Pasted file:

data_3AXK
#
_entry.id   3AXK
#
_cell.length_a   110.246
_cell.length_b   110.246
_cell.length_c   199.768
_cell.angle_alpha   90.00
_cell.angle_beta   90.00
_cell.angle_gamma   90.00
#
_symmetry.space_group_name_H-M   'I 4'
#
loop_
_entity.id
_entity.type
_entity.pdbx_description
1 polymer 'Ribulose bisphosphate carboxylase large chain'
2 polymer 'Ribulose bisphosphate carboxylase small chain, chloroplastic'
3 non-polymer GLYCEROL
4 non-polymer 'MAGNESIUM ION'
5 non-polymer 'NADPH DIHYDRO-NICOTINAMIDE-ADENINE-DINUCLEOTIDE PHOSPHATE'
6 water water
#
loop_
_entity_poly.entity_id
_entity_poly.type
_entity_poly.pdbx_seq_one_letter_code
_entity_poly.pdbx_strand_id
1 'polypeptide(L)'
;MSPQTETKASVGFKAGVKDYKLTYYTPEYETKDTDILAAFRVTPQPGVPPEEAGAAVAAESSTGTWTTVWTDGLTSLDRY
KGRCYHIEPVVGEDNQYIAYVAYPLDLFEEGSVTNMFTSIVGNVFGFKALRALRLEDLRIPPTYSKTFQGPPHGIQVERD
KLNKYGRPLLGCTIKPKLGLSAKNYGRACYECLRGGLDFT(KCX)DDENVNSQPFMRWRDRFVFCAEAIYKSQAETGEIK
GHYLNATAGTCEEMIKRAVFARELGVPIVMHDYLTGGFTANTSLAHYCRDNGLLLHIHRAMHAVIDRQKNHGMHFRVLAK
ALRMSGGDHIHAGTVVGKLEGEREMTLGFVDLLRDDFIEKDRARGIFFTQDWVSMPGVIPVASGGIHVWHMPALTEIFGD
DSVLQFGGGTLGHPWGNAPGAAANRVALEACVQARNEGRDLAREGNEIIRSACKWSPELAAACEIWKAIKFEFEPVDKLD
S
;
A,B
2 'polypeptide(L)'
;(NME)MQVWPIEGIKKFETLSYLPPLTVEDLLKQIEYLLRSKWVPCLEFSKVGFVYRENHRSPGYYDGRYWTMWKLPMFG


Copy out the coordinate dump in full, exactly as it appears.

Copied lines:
data_3AXK
#
_entry.id   3AXK
#
_cell.length_a   110.246
_cell.length_b   110.246
_cell.length_c   199.768
_cell.angle_alpha   90.00
_cell.angle_beta   90.00
_cell.angle_gamma   90.00
#
_symmetry.space_group_name_H-M   'I 4'
#
loop_
_entity.id
_entity.type
_entity.pdbx_description
1 polymer 'Ribulose bisphosphate carboxylase large chain'
2 polymer 'Ribulose bisphosphate carboxylase small chain, chloroplastic'
3 non-polymer GLYCEROL
4 non-polymer 'MAGNESIUM ION'
5 non-polymer 'NADPH DIHYDRO-NICOTINAMIDE-ADENINE-DINUCLEOTIDE PHOSPHATE'
6 water water
#
loop_
_entity_poly.entity_id
_entity_poly.type
_entity_poly.pdbx_seq_one_letter_code
_entity_poly.pdbx_strand_id
1 'polypeptide(L)'
;MSPQTETKASVGFKAGVKDYKLTYYTPEYETKDTDILAAFRVTPQPGVPPEEAGAAVAAESSTGTWTTVWTDGLTSLDRY
KGRCYHIEPVVGEDNQYIAYVAYPLDLFEEGSVTNMFTSIVGNVFGFKALRALRLEDLRIPPTYSKTFQGPPHGIQVERD
KLNKYGRPLLGCTIKPKLGLSAKNYGRACYECLRGGLDFT(KCX)DDENVNSQPFMRWRDRFVFCAEAIYKSQAETGEIK
GHYLNATAGTCEEMIKRAVFARELGVPIVMHDYLTGGFTANTSLAHYCRDNGLLLHIHRAMHAVIDRQKNHGMHFRVLAK
ALRMSGGDHIHAGTVVGKLEGEREMTLGFVDLLRDDFIEKDRARGIFFTQDWVSMPGVIPVASGGIHVWHMPALTEIFGD
DSVLQFGGGTLGHPWGNAPGAAANRVALEACVQARNEGRDLAREGNEIIRSACKWSPELAAACEIWKAIKFEFEPVDKLD
S
;
A,B
2 'polypeptide(L)'
;(NME)MQVWPIEGIKKFETLSYLPPLTVEDLLKQIEYLLRSKWVPCLEFSKVGFVYRENHRSPGYYDGRYWTMWKLPMFG